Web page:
Author + information
- Received August 1, 2013
- Revision received September 8, 2013
- Accepted September 16, 2013
- Published online April 8, 2014.
- Andrea Mazzanti, MD∗,
- Ajita Kanthan, MBBS, PhD∗,
- Nicola Monteforte, MD∗,
- Mirella Memmi, PhD∗,
- Raffaella Bloise, MD∗,
- Valeria Novelli, PhD∗,
- Carlotta Miceli, MS∗,
- Sean O'Rourke, BS†,
- Gianluca Borio, MS∗,
- Agnieszka Zienciuk-Krajka, MD‡,
- Antonio Curcio, MD, PhD∗,
- Andreea Elena Surducan, MS§,
- Mario Colombo, MS§,
- Carlo Napolitano, MD, PhD∗,† and
- Silvia G. Priori, MD, PhD∗,†,‖∗ ()
- ∗Molecular Cardiology, IRCCS Salvatore Maugeri Foundation, Pavia, Italy
- †Cardiovascular Genetics Program, Leon H. Charney Division of Cardiology, New York University School of Medicine, New York, New York
- ‡Department of Cardiology and Electrotherapy, Medical University of Gdansk, Gdansk, Poland
- §Smartech, Milan, Italy
- ‖Department of Molecular Medicine, University of Pavia, Pavia, Italy
- ↵∗Reprint requests and correspondence:
Dr. Silvia G. Priori, Molecular Cardiology, IRCCS Salvatore Maugeri Foundation, Via Maugeri, 10, 27100 Pavia, Italy.
Objectives This study intends to gain further insights into the natural history, the yield of familial and genetic screening, and the arrhythmogenic mechanisms in the largest cohort of short QT syndrome (SQTS) patients described so far.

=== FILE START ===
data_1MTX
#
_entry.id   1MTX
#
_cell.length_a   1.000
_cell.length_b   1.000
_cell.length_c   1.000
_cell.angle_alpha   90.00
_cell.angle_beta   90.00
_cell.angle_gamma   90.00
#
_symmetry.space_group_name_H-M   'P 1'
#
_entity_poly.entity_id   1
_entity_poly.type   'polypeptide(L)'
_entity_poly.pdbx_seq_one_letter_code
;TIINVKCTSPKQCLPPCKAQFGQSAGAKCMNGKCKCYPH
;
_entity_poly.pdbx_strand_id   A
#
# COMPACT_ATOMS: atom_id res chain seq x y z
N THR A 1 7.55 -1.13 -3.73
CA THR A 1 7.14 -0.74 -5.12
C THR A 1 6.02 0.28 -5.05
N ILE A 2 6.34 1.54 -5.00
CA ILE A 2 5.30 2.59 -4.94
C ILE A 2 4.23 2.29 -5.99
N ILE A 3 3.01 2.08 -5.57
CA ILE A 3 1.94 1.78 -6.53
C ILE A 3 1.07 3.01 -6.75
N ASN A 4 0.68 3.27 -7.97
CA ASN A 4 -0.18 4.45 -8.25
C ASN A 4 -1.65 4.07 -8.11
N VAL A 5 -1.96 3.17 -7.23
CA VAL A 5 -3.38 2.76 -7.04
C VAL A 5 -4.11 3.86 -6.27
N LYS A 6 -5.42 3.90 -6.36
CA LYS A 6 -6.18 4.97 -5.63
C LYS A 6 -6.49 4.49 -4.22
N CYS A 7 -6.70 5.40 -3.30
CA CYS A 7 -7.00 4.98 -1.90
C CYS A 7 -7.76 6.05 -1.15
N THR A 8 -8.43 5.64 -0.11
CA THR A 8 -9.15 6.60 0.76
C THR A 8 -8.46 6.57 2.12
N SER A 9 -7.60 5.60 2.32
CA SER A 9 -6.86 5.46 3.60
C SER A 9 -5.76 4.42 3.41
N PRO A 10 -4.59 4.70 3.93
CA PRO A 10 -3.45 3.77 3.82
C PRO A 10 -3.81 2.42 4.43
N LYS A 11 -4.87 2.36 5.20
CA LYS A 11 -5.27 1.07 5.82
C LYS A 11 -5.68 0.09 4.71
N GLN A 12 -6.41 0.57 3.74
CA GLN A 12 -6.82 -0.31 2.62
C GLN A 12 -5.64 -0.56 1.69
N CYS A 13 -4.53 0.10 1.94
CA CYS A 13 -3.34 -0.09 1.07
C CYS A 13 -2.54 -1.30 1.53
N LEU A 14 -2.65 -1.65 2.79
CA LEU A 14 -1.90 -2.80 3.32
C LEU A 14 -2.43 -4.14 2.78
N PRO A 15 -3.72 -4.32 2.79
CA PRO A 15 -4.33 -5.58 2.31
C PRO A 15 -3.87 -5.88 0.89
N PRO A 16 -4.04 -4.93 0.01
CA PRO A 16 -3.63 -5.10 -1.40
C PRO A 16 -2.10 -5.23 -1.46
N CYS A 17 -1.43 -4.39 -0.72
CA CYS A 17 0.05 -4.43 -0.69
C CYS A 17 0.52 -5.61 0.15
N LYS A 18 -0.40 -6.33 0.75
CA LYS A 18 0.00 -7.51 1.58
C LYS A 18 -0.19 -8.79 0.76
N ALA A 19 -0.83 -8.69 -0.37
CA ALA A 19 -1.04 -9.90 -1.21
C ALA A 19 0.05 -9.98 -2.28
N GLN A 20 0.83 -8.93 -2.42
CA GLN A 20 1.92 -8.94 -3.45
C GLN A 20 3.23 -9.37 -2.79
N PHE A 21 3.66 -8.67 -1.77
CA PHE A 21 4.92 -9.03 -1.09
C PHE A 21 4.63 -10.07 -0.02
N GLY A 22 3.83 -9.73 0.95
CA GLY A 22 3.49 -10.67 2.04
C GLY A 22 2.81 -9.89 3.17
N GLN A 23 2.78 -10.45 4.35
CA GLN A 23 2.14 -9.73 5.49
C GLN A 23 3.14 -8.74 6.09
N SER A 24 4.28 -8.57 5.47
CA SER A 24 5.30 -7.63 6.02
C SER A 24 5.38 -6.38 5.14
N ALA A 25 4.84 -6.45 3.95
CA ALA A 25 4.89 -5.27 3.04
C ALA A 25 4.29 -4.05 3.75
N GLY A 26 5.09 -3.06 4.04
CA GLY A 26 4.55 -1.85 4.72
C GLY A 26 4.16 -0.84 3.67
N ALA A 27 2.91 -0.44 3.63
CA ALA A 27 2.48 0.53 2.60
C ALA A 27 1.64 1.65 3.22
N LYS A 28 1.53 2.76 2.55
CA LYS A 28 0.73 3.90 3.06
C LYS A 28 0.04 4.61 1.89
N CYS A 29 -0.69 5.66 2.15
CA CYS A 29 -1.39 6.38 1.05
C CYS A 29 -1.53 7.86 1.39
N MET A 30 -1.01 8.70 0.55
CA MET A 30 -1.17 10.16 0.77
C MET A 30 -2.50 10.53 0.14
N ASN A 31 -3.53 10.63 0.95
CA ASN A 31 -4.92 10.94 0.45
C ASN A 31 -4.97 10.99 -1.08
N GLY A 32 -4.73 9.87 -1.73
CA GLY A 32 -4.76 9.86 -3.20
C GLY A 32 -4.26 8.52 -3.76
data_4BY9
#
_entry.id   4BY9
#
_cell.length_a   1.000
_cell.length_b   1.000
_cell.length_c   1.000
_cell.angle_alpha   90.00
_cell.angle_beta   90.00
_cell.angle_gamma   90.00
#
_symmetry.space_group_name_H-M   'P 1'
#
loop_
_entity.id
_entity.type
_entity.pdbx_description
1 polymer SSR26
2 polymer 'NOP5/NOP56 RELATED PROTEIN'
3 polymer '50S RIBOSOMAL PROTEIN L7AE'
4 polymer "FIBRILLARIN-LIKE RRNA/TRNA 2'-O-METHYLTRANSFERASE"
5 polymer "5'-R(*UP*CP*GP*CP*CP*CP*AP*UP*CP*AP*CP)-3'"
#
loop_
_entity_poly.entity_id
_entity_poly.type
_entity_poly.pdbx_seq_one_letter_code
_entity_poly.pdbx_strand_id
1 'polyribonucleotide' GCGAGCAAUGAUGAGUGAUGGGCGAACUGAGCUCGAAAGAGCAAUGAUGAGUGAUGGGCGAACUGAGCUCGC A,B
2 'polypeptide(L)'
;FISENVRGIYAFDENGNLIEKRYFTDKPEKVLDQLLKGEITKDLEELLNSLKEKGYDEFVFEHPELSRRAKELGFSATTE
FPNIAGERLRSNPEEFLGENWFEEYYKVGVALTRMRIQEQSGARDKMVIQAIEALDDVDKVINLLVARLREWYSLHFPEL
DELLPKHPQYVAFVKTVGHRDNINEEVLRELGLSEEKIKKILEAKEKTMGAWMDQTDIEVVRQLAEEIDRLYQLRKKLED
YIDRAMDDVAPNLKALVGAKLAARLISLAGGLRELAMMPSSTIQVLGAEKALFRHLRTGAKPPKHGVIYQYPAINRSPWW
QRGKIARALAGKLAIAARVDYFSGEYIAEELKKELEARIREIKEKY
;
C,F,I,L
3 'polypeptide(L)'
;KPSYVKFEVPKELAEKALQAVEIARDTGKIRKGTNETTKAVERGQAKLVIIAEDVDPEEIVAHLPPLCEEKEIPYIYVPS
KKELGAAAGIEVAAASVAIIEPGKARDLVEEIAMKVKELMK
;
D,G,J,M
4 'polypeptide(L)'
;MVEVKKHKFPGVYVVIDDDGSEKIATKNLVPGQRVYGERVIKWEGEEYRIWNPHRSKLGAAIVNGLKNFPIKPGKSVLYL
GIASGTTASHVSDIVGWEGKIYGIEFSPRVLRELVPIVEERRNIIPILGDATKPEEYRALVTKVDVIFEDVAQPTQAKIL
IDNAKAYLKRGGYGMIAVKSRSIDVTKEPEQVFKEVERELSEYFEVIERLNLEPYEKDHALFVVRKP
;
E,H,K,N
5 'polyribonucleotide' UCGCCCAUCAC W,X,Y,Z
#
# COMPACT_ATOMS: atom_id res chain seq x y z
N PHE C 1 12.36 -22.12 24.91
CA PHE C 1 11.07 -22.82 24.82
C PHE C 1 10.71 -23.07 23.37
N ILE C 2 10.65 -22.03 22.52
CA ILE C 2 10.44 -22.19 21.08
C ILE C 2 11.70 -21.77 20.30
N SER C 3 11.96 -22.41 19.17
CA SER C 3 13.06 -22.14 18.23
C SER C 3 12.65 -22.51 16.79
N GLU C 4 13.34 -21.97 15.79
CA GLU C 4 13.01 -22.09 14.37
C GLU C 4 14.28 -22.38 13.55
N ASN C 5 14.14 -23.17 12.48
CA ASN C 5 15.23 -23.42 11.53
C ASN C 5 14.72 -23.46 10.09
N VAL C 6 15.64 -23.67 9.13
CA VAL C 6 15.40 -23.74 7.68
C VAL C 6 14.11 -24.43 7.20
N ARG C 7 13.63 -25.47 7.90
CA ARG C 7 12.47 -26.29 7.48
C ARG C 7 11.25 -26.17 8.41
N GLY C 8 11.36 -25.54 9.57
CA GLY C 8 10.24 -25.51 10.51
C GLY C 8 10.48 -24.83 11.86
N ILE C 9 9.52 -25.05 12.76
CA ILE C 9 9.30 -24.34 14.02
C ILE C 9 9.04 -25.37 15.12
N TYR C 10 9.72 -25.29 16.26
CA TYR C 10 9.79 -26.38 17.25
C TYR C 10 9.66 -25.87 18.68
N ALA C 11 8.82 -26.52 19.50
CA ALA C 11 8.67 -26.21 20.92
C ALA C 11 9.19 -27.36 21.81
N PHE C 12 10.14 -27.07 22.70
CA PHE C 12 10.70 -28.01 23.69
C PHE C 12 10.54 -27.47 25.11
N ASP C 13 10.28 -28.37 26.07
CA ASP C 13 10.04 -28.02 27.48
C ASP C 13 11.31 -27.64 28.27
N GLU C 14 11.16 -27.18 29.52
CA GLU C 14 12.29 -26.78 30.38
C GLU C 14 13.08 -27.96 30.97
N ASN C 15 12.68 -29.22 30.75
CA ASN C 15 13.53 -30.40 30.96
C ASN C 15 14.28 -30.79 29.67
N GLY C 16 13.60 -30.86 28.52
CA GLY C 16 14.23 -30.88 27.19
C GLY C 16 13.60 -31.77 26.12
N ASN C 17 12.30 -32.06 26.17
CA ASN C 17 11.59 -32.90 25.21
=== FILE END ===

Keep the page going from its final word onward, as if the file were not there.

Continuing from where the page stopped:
Background SQTS is a rare genetic disorder associated with life-threatening arrhythmias, and its natural history is incompletely ascertained.
Methods Seventy-three SQTS patients (84% male; age, 26 ± 15 years; corrected QT interval, 329 ± 22 ms) were studied, and 62 were followed for 60 ± 41 months (median, 56 months).
Results Cardiac arrest (CA) was the most frequent presenting symptom (40% of probands; range, <1 month to 41 years). The rate of CA was 4% in the first year of life and 1.3% per year between 20 and 40 years; the probability of a first occurrence of CA by 40 years of age was 41%. Despite the male predominance, female patients had a risk profile superimposable to that of men (p = 0.49). The yield of genetic screening was low (14%), despite familial disease being present in 44% of kindreds. A history of CA was the only predictor of recurrences at follow-up (p < 0.0000001). Two patterns of onset of ventricular fibrillation were observed and were reproducible in patients with multiple occurrences of CA. Arrhythmias occurred mainly at rest.
Conclusions SQTS is highly lethal; CA is often the first manifestation of the disease with a peak incidence in the first year of life. Survivors of CA have a high CA recurrence rate; therefore, implantation of a defibrillator is strongly recommended in this group of patients.
Thirteen years have elapsed since the description of short QT syndrome (SQTS), a rare familial disorder characterized by an abnormally shortened cardiac repolarization and a propensity for cardiac arrest (CA) (1–3). Shortly after its discovery, mutations in genes encoding potassium and l-type cardiac calcium channels have been identified that explain the disease in a small proportion of SQTS patients (4).